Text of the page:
Noah's Law Takes Effect October 1, 2016: What This New Law Means for DUI/DWI in Maryland
Drunk driving laws in Maryland have been around for years, but a new one inspired by a police officer will soon be taking effect. On October 1, 2016, Noah’s Law will require all motorists convicted of DUI or DWI to install an ignition interlock device on their vehicles. Police officer Noah Leotta was struck and killed by a drunk driver in December 2015 while patrolling as part of a DUI task force. According to reports, the offender had been drinking beer and whiskey for several hours prior to the incident, and had a blood alcohol concentration (BAC) of .22 percent – almost three times the legal limit. Officer Leotta was 24 years old.
If you’re facing charges for drunk driving in Maryland, here’s what you need to know about Noah’s Law
Current Law on DUI and DWI: If you’re pulled over by a police officer, you may be required to give a breathalyzer test. Maryland makes a distinction between driving under the influence of alcohol (DUI) and driving while impaired (DWI).
- You may be charged with DWI if you have a BAC between .04 and .07 percent; and,
- A DUI applies if you have a BAC above .08 percent.
In addition, you can be charged with drunk driving if:
- You are under 21 years old and the test reveals a BAC of .02 percent; or,
- You hold a commercial driver’s license and have a BAC of .04 percent.
Penalties and Interlock Ignition Devices: Under current Maryland law, the criminal penalties for a first offense drunk driving depend on whether the charge is DUI or DWI.
- DUI: Jail time up to one year, plus a maximum fine of $1,000; and,
- DWI: Prison sentence up to two months, as well as a fine of up to $500.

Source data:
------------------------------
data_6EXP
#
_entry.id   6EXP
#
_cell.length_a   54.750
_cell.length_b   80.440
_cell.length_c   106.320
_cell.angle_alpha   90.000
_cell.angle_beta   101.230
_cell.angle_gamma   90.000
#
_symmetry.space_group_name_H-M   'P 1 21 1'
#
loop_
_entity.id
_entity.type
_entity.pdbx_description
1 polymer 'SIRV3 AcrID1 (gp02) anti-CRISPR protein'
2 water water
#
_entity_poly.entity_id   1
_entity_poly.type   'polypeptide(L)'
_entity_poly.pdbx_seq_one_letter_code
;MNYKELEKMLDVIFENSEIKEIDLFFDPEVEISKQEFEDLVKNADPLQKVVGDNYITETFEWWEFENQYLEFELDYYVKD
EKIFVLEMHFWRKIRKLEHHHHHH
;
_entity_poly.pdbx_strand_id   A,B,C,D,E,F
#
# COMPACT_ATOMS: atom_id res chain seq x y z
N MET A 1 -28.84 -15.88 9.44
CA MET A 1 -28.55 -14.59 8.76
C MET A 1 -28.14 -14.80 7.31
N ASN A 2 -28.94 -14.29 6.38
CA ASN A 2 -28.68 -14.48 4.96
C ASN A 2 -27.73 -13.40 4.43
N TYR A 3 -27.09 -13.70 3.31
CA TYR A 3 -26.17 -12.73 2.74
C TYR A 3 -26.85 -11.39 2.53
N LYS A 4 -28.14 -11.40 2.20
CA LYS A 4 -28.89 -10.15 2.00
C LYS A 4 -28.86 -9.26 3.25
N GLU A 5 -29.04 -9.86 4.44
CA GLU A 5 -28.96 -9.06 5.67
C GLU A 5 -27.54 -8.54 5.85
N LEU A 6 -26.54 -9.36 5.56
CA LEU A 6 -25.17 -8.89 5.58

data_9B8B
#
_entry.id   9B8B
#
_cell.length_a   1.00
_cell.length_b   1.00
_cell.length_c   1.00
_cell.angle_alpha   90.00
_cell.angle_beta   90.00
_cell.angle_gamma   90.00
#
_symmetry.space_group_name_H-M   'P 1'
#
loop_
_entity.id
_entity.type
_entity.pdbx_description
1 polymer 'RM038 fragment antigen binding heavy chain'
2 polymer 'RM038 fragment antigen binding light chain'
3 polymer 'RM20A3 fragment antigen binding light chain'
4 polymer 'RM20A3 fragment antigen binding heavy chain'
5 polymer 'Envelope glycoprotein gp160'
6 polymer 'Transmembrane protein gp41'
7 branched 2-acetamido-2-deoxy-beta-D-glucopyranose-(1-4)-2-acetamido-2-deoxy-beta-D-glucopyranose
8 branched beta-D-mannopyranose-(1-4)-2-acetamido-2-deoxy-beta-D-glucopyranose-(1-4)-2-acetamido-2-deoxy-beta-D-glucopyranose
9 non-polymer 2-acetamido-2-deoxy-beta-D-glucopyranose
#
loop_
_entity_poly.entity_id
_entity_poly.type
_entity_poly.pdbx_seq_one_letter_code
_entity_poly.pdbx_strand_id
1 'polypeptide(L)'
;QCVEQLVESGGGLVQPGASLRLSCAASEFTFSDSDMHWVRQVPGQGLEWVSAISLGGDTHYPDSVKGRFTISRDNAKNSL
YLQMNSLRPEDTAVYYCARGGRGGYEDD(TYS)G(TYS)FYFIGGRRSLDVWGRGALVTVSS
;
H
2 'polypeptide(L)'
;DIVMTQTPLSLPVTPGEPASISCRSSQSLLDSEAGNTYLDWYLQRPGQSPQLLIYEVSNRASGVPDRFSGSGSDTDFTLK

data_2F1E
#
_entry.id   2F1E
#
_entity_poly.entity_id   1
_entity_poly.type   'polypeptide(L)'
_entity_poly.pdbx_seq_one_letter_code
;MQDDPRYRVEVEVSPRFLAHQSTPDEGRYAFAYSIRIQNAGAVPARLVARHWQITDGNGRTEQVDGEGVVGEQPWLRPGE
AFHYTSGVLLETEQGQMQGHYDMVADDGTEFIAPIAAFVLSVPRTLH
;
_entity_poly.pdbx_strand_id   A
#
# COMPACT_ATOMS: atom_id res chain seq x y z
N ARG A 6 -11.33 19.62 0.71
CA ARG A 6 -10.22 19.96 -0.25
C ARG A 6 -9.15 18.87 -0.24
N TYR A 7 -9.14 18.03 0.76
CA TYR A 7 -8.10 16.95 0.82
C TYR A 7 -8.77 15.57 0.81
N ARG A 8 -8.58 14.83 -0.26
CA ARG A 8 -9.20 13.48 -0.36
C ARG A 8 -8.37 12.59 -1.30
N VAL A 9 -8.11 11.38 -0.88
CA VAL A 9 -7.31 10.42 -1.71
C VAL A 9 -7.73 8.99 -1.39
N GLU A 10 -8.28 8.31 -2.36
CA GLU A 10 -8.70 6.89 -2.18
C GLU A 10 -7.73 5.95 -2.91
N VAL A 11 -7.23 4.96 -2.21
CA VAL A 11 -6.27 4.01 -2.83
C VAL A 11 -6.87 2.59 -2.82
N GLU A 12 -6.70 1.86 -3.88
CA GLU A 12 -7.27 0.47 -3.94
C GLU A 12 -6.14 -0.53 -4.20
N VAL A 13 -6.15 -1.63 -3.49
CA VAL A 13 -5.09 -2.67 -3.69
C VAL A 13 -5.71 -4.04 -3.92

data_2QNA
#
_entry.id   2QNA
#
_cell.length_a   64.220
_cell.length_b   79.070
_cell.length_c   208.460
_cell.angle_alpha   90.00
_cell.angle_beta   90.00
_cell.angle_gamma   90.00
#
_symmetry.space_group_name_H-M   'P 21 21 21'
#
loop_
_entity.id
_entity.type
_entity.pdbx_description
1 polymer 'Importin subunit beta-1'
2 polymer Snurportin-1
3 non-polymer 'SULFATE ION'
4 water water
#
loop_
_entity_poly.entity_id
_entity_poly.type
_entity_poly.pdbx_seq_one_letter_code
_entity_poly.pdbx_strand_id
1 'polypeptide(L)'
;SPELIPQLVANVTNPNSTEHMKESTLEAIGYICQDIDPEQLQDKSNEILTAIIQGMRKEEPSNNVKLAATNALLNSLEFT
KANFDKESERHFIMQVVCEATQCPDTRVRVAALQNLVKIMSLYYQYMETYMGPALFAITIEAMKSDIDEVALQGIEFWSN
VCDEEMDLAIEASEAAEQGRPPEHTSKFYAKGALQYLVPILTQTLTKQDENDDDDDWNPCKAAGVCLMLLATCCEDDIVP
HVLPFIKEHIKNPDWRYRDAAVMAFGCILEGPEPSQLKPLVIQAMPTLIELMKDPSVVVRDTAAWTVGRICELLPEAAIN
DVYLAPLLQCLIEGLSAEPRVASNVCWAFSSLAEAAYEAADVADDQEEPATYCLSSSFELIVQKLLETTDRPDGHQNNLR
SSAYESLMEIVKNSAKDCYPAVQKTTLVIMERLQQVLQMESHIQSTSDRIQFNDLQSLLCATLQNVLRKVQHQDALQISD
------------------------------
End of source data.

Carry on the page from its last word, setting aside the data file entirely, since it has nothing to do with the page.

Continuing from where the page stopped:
In addition, a DWI or DUI also impacts your driving privileges. Your driver’s license may be suspended for six months or more. However, existing law does not require you to install an ignition interlock device (IID) for a first offense; you must implement this technology for a second and subsequent offenses. The IID is a device that you blow into to start your vehicle. If your BAC is above a certain designated limit, your car will not start.
Changes Take Effect October 1, 2016: In response to the horrific crash that killed Officer Noah Leotta as he was processing a traffic stop, Maryland lawmakers proposed a new law to crack down on drunk driving. The Drunk Driving Act of 2016 was signed into law by Governor Hogan on May 19, and it takes effect October 1, 2016. Under the new regulations any driver who fails a BAC test must install an IID on their vehicle for a minimum of six months.
It may be possible to avoid or reduce the severe consequences of a Maryland drunk driving charge when you consult with a qualified DUI attorney. A lawyer with experience in these types of cases knows the law and will fight for your rights. If you’ve been charged with a DUI or DWI in Maryland, please contact attorney Michael A. Freedman to discuss the details of your case.
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